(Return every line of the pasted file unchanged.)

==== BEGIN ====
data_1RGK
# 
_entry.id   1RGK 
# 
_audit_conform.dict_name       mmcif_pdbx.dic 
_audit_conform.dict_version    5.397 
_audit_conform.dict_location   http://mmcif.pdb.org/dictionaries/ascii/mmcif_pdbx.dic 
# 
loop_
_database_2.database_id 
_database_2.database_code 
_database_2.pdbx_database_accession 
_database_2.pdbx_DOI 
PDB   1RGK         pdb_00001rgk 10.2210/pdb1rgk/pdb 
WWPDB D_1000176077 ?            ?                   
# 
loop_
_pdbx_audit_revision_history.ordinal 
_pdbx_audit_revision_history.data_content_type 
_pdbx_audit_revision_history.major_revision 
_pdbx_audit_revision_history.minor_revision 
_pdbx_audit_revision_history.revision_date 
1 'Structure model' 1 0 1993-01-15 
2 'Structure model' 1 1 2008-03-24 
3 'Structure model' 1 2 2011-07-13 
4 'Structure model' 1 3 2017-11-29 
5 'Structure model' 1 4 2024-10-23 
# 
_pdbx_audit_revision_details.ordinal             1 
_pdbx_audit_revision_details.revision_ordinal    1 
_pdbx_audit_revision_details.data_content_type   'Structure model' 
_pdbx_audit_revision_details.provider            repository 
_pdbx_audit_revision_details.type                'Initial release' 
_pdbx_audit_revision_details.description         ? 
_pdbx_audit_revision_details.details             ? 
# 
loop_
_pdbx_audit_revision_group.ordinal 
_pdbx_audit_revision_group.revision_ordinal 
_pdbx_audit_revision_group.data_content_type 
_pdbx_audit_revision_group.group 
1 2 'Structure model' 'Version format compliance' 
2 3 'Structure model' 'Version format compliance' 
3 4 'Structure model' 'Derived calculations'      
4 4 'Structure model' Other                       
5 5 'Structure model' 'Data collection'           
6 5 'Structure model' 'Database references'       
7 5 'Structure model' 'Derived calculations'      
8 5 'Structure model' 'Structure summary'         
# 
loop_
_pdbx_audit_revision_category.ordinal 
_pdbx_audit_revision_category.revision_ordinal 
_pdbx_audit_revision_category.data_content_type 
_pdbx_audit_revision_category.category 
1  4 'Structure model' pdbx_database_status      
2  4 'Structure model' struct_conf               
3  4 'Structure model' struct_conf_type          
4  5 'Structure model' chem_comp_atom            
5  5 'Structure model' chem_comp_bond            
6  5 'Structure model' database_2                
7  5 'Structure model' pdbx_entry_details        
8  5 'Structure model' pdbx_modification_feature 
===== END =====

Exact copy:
data_1RGK
# 
_entry.id   1RGK 
# 
_audit_conform.dict_name       mmcif_pdbx.dic 
_audit_conform.dict_version    5.397 
_audit_conform.dict_location   http://mmcif.pdb.org/dictionaries/ascii/mmcif_pdbx.dic 
# 
loop_
_database_2.database_id 
_database_2.database_code 
_database_2.pdbx_database_accession 
_database_2.pdbx_DOI 
PDB   1RGK         pdb_00001rgk 10.2210/pdb1rgk/pdb 
WWPDB D_1000176077 ?            ?                   
# 
loop_
_pdbx_audit_revision_history.ordinal 
_pdbx_audit_revision_history.data_content_type 
_pdbx_audit_revision_history.major_revision 
_pdbx_audit_revision_history.minor_revision 
_pdbx_audit_revision_history.revision_date 
1 'Structure model' 1 0 1993-01-15 
2 'Structure model' 1 1 2008-03-24 
3 'Structure model' 1 2 2011-07-13 
4 'Structure model' 1 3 2017-11-29 
5 'Structure model' 1 4 2024-10-23 
# 
_pdbx_audit_revision_details.ordinal             1 
_pdbx_audit_revision_details.revision_ordinal    1 
_pdbx_audit_revision_details.data_content_type   'Structure model' 
_pdbx_audit_revision_details.provider            repository 
_pdbx_audit_revision_details.type                'Initial release' 
_pdbx_audit_revision_details.description         ? 
_pdbx_audit_revision_details.details             ? 
# 
loop_
_pdbx_audit_revision_group.ordinal 
_pdbx_audit_revision_group.revision_ordinal 
_pdbx_audit_revision_group.data_content_type 
_pdbx_audit_revision_group.group 
1 2 'Structure model' 'Version format compliance' 
2 3 'Structure model' 'Version format compliance' 
3 4 'Structure model' 'Derived calculations'      
4 4 'Structure model' Other                       
5 5 'Structure model' 'Data collection'           
6 5 'Structure model' 'Database references'       
7 5 'Structure model' 'Derived calculations'      
8 5 'Structure model' 'Structure summary'         
# 
loop_
_pdbx_audit_revision_category.ordinal 
_pdbx_audit_revision_category.revision_ordinal 
_pdbx_audit_revision_category.data_content_type 
_pdbx_audit_revision_category.category 
1  4 'Structure model' pdbx_database_status      
2  4 'Structure model' struct_conf               
3  4 'Structure model' struct_conf_type          
4  5 'Structure model' chem_comp_atom            
5  5 'Structure model' chem_comp_bond            
6  5 'Structure model' database_2                
7  5 'Structure model' pdbx_entry_details        
8  5 'Structure model' pdbx_modification_feature 